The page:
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Rome Security Tight as President Bush Pays Final Respects to Pope


President Bush has paid last respects to Pope John Paul in Saint Peter's Basilica after arriving in Rome Wednesday evening.

President Bush (2nd from left) leads US delegation in paying respects to Pope John Paul II
The president was accompanied by his wife Laura, former Presidents Bill Clinton, George H.W. Bush and Secretary of State Condoleezza Rice.

Some 200 political and religious leaders are due in Rome for Friday's funeral.

Officials say to protect the dignitaries Rome is erecting a defense shield that will include a no-fly zone and anti-craft missiles.

Thousands of police reinforcements are arriving from across Italy, with authorities expecting up to four million visitors.

Authorities are also urging pilgrims to stay away from central Rome, saying that due to huge crowds any newcomers would have no chance of seeing Pope John Paul's funeral.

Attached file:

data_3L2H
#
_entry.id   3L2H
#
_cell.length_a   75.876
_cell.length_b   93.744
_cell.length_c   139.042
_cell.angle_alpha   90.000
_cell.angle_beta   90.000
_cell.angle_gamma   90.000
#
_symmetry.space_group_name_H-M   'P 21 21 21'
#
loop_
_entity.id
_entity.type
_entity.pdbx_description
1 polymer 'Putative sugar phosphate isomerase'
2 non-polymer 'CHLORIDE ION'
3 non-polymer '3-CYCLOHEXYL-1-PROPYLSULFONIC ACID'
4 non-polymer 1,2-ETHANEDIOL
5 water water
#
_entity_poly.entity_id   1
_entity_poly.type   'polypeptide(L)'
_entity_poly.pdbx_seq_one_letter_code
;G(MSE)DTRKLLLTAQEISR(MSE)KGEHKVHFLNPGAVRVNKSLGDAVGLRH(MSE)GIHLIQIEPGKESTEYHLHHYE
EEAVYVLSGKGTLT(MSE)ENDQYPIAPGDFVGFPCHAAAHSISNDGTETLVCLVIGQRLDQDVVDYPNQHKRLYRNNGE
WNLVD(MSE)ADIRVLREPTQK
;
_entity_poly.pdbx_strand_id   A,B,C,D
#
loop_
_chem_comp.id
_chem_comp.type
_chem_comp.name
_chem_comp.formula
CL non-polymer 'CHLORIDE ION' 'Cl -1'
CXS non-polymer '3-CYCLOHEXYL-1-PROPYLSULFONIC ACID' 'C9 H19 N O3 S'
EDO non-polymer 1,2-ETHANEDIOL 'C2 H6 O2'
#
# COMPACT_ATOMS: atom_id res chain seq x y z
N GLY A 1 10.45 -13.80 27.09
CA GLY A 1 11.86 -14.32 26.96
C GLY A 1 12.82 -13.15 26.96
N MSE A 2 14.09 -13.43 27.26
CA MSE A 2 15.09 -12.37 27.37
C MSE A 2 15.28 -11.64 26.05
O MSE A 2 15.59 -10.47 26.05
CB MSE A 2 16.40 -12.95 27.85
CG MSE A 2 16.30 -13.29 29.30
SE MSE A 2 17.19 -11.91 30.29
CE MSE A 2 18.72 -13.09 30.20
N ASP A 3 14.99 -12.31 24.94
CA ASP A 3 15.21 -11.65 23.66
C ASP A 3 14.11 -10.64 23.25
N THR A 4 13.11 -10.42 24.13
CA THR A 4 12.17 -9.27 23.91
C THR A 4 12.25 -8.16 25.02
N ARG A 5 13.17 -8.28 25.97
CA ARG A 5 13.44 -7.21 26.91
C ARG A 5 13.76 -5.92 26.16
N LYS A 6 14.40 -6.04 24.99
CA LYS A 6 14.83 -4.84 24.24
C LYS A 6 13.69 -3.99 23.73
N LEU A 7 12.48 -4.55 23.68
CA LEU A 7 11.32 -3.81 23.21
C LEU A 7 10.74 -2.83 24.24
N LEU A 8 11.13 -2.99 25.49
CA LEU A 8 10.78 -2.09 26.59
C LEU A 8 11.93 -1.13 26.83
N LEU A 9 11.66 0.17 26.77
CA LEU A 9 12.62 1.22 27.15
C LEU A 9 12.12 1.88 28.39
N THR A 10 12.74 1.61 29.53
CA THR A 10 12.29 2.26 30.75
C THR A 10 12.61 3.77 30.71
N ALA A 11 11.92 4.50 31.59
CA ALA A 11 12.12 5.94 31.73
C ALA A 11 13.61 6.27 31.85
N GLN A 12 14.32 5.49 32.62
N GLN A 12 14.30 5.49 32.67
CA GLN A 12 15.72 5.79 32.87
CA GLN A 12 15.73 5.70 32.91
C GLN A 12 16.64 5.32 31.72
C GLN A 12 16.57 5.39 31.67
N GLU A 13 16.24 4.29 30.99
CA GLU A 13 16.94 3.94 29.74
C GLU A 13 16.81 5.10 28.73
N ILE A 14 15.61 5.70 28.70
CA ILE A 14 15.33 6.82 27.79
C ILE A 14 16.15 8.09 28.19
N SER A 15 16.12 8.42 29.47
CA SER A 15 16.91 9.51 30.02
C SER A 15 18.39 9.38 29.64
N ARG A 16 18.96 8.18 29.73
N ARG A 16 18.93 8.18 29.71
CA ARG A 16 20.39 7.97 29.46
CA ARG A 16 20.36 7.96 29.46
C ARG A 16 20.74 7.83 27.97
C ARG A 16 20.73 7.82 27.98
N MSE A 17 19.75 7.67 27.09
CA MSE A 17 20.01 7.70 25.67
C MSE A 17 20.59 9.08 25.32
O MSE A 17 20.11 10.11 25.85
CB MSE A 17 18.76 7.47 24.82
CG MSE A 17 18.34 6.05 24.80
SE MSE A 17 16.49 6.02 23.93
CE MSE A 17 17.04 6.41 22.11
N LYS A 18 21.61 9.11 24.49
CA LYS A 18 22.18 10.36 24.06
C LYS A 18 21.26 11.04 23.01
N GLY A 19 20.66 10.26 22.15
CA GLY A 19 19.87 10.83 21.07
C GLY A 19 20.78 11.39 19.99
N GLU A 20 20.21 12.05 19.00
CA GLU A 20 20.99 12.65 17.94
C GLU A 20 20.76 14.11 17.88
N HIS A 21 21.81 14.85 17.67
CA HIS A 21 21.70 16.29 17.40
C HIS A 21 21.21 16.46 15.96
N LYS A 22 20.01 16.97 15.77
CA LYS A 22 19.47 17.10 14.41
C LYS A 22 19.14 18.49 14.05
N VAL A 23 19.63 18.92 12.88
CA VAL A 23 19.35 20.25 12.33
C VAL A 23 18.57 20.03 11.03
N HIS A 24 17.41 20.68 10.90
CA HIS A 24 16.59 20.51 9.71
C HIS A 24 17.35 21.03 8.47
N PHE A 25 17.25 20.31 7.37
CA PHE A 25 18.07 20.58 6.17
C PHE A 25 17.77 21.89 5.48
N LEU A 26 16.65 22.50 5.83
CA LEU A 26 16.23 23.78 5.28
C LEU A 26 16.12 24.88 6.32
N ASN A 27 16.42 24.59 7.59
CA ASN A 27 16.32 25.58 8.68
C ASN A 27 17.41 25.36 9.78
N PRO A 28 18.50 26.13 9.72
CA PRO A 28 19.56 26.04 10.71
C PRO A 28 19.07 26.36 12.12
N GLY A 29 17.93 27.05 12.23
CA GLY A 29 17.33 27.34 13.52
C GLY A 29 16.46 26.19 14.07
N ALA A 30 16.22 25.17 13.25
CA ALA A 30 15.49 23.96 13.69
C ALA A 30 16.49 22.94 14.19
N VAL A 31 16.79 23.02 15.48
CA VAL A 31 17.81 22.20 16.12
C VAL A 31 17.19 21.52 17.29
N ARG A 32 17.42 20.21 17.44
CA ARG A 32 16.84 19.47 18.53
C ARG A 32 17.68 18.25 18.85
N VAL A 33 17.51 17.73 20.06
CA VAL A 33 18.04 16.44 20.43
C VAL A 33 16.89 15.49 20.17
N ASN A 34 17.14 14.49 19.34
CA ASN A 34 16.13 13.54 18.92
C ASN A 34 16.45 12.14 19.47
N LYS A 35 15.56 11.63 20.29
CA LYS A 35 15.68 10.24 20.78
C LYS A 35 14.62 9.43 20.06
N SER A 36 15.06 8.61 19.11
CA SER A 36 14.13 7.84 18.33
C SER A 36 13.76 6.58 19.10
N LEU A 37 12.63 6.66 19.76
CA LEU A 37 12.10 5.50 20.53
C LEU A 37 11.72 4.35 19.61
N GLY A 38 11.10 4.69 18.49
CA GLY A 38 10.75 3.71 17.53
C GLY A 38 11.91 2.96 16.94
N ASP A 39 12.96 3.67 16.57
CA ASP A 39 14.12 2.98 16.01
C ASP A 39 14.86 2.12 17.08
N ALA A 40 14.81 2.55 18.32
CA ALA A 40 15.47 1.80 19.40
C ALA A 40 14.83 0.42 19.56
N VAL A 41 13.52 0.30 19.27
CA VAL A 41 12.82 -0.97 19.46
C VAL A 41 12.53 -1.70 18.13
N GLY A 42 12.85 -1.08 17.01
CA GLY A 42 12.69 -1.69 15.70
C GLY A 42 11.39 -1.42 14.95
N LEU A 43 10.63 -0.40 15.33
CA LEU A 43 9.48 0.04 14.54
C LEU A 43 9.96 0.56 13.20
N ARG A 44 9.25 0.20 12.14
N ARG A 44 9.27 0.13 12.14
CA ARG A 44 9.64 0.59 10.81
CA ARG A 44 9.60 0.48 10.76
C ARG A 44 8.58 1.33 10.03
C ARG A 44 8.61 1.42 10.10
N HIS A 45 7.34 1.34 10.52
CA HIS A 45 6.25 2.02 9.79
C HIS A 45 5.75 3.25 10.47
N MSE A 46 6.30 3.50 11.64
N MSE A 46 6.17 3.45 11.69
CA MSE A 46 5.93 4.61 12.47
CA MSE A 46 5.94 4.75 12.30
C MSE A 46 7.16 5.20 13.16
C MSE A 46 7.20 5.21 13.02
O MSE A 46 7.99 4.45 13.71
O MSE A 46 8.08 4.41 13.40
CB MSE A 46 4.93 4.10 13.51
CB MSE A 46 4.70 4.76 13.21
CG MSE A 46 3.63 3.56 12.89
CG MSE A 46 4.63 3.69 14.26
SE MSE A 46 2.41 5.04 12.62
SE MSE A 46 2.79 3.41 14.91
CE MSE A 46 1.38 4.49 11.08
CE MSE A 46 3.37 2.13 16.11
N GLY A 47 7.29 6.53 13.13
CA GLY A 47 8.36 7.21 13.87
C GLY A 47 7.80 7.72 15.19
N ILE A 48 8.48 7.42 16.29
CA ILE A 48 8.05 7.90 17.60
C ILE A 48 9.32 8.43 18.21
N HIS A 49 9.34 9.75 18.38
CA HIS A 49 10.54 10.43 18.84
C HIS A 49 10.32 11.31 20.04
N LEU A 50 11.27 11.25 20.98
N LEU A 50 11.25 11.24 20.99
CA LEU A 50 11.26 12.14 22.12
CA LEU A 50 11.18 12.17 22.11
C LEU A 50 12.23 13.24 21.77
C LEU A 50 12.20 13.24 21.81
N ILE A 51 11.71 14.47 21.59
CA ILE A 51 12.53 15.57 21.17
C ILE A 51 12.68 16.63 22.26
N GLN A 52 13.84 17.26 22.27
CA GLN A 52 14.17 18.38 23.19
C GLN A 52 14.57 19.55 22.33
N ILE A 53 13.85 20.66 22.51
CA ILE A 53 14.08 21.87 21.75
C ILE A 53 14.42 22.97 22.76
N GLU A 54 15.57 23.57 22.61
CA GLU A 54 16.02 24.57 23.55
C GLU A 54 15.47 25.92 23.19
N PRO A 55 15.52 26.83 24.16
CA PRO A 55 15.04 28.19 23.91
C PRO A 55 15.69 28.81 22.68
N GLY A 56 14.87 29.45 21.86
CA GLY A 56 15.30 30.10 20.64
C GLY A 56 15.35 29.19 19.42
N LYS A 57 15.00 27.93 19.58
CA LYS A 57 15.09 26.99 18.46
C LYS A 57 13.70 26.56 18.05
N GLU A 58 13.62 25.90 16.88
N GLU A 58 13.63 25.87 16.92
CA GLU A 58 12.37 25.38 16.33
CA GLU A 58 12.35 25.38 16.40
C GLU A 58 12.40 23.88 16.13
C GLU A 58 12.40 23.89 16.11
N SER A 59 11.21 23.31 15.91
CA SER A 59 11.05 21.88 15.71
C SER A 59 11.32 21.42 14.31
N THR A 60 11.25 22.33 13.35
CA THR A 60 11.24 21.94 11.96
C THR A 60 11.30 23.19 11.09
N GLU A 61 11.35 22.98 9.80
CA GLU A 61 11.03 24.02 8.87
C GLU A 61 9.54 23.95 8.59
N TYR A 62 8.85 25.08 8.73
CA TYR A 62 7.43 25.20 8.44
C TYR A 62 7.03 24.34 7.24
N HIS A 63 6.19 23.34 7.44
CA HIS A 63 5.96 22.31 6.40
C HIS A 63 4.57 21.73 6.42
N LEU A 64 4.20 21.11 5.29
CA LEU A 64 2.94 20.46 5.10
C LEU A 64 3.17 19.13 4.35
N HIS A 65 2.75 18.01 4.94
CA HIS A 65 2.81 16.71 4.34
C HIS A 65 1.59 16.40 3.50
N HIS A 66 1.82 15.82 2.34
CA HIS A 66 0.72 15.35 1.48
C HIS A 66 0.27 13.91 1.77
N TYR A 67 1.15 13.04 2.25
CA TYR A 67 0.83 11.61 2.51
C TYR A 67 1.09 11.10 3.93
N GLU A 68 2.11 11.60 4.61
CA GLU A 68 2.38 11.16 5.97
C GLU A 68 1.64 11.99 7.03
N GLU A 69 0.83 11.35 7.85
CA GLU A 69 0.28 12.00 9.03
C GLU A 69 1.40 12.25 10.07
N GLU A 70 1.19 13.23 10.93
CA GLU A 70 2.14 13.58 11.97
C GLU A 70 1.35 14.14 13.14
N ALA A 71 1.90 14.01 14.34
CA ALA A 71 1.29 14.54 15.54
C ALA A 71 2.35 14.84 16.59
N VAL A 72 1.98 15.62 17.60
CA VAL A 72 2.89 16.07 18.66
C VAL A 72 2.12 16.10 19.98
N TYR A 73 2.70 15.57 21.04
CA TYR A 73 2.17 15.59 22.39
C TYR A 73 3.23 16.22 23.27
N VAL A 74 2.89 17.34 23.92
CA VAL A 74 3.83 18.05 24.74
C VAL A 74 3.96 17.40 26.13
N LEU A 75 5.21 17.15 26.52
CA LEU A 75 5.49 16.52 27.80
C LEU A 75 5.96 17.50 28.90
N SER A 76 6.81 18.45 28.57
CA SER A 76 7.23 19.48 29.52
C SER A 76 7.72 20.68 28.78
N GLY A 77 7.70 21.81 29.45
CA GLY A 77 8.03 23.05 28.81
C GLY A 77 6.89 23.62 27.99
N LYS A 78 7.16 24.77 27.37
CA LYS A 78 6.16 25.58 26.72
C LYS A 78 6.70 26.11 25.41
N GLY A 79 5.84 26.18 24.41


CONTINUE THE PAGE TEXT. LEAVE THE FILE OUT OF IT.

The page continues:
The head of crowd control for the funeral, Guido Bertolaso is asking pilgrims to go to a special camp on the outskirts of the city.

With the expected wait up to 24 hours, police cut off mourners Wednesday evening from joining the end of the line in front of Saint Peter's Basilica to allow authorities to prepare for the funeral.

Meanwhile, Roman Catholic cardinals, who will choose a new pope, have set April 18 as the date for the start of closed-door deliberations.

Some information for this report provided by AP, AFP and Reuters.

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